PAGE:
Automation and You: Admitting When a Process Isn't Working

This is an excerpt from our new E-book: "Future-Proof: Automation and Your Community Association Management Company."

When you know what processes you currently have in place, you can create workflows to streamline those processes. But how does that really benefit you? To quote the old adage, "Why fix what isn't broken?" 

Well, how do you know it isn't broken if you don't take the time to analyze it? 

A Process Mapping Example

First, the receptionist takes the call and asks the homeowner how they can help. The homeowner explains that the street light is blinking outside their window every night. The receptionist enters a service request into the management software, and tells the homeowner they will be out to look at it soon.

End of process, right?

Not so fast.

As a result of the request, someone (or something) has to inform the maintenance manager, who has to assign one of their people to go have a look at the light to confirm the issue the homeowner reported. They realize that the light can only be replaced by the power company, so they have to put in a request for the power company to come out.

The power company tells the maintenance manager they have to special order the part and cannot replace until next week.

Meanwhile the homeowner is still waiting on someone to fix the light. But because the receptionist took that call and then washed her hands of it, nobody is informing the homeowner of what is happening with the light.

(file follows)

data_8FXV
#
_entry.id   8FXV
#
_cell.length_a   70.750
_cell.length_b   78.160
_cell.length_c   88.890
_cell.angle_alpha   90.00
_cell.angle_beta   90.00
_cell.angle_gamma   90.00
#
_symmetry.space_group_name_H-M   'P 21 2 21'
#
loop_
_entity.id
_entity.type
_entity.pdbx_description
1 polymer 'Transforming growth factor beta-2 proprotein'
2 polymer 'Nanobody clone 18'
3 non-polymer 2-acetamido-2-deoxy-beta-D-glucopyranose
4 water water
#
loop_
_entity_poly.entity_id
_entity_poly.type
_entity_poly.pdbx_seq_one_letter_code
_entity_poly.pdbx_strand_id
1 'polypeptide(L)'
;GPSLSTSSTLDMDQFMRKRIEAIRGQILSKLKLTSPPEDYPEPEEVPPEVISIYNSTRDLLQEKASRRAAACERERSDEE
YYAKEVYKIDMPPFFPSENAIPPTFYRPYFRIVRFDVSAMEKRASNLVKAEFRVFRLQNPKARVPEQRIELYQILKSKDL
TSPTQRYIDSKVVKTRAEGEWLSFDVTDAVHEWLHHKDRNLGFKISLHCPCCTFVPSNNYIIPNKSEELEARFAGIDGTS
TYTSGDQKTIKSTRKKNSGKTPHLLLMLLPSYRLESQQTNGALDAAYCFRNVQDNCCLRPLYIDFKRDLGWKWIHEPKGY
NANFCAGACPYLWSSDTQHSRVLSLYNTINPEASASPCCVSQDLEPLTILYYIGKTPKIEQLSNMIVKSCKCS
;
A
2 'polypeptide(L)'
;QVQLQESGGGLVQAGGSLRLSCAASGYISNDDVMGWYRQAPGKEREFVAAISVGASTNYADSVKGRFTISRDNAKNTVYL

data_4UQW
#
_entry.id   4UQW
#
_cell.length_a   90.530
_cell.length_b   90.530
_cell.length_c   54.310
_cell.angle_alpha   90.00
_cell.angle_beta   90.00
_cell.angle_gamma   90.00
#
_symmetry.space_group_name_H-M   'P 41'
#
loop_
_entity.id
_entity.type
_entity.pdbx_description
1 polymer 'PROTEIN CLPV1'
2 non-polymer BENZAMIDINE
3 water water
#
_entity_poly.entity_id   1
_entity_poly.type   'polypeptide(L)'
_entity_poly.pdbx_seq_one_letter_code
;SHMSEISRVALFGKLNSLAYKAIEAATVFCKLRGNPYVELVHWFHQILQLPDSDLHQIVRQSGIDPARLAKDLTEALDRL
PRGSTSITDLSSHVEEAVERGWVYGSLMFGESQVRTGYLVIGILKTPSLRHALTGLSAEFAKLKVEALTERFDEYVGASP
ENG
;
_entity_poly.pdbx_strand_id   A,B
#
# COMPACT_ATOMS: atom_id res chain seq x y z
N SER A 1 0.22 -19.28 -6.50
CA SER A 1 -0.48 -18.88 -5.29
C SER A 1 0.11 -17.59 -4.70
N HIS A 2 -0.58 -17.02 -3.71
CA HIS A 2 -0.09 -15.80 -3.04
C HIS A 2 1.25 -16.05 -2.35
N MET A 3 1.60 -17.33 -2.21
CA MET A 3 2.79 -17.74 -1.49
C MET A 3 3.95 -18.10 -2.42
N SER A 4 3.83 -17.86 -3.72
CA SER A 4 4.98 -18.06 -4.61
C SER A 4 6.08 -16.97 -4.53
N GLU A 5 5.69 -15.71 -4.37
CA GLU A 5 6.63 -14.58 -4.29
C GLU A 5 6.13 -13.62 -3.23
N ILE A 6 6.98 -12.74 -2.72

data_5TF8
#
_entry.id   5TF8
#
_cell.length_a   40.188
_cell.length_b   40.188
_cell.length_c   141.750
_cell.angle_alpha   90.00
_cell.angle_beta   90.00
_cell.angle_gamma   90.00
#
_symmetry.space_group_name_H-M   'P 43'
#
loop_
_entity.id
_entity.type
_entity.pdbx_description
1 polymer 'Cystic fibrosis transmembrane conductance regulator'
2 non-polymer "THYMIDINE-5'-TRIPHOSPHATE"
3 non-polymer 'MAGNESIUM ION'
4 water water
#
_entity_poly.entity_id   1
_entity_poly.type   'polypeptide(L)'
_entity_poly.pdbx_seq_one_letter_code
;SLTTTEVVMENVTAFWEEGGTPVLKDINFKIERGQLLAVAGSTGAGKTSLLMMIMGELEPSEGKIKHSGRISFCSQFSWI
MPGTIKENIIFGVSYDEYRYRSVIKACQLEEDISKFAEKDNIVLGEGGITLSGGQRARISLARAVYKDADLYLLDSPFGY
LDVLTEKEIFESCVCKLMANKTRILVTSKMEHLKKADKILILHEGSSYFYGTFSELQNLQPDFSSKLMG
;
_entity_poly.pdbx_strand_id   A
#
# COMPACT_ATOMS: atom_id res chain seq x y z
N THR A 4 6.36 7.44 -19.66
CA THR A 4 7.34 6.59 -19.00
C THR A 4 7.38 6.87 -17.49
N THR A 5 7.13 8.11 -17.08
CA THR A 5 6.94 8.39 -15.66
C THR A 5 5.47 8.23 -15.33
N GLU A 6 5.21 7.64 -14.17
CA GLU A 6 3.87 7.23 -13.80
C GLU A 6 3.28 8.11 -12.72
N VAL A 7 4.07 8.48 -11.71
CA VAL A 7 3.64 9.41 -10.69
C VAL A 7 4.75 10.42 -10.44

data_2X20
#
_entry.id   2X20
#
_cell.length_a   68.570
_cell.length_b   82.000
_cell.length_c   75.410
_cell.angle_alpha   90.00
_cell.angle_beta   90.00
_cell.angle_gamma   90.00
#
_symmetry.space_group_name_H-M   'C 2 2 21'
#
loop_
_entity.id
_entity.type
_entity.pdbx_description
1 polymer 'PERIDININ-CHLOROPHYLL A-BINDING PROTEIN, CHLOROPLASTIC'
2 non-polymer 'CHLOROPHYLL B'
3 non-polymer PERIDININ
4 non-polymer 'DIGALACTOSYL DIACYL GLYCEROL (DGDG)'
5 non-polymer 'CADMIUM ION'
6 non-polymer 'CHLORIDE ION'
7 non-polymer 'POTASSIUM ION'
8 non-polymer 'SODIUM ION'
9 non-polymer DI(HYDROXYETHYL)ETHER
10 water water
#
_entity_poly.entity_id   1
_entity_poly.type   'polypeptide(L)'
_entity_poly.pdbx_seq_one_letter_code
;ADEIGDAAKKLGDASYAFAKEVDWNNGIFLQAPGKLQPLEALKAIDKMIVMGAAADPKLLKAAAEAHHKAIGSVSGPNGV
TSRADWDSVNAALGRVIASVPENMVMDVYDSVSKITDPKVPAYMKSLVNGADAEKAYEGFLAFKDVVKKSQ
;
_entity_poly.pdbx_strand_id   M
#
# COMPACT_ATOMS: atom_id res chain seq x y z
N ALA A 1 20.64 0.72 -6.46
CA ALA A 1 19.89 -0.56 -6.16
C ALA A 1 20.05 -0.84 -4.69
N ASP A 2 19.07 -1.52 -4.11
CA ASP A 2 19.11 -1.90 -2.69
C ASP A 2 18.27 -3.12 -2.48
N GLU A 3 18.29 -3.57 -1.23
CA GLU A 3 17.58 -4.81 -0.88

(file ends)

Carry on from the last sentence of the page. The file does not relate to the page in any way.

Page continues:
Now the homeowner is angry, and it just so happens that she is best friends with the board president.

Next thing you know, the community is shopping for a new management company because of how poor the communication is from this management company.

(This is a real story that actually happened!)

Automation Can Save a Client

With just a little bit of automation, this management company could have kept a client from being put at risk, and followed through on all of their responsibilities.

At the stage when the receptionist added the request, the management system could have automatically associated that request with that homeowner. Each time the ticket to replace the bulb got updated, the system could have generated an email or a note on the community’s online portal to inform the homeowner of the new status.

At the end of the process, the community manager could have had a task automatically assigned to follow up with the homeowner to insure that everything worked out to their satisfaction.

That is how you can insert automation into your processes. Find the areas that will help reduce duplication of efforts, lighten your load, and improve communications.

Good automation makes your team look good, and by extension, your business.

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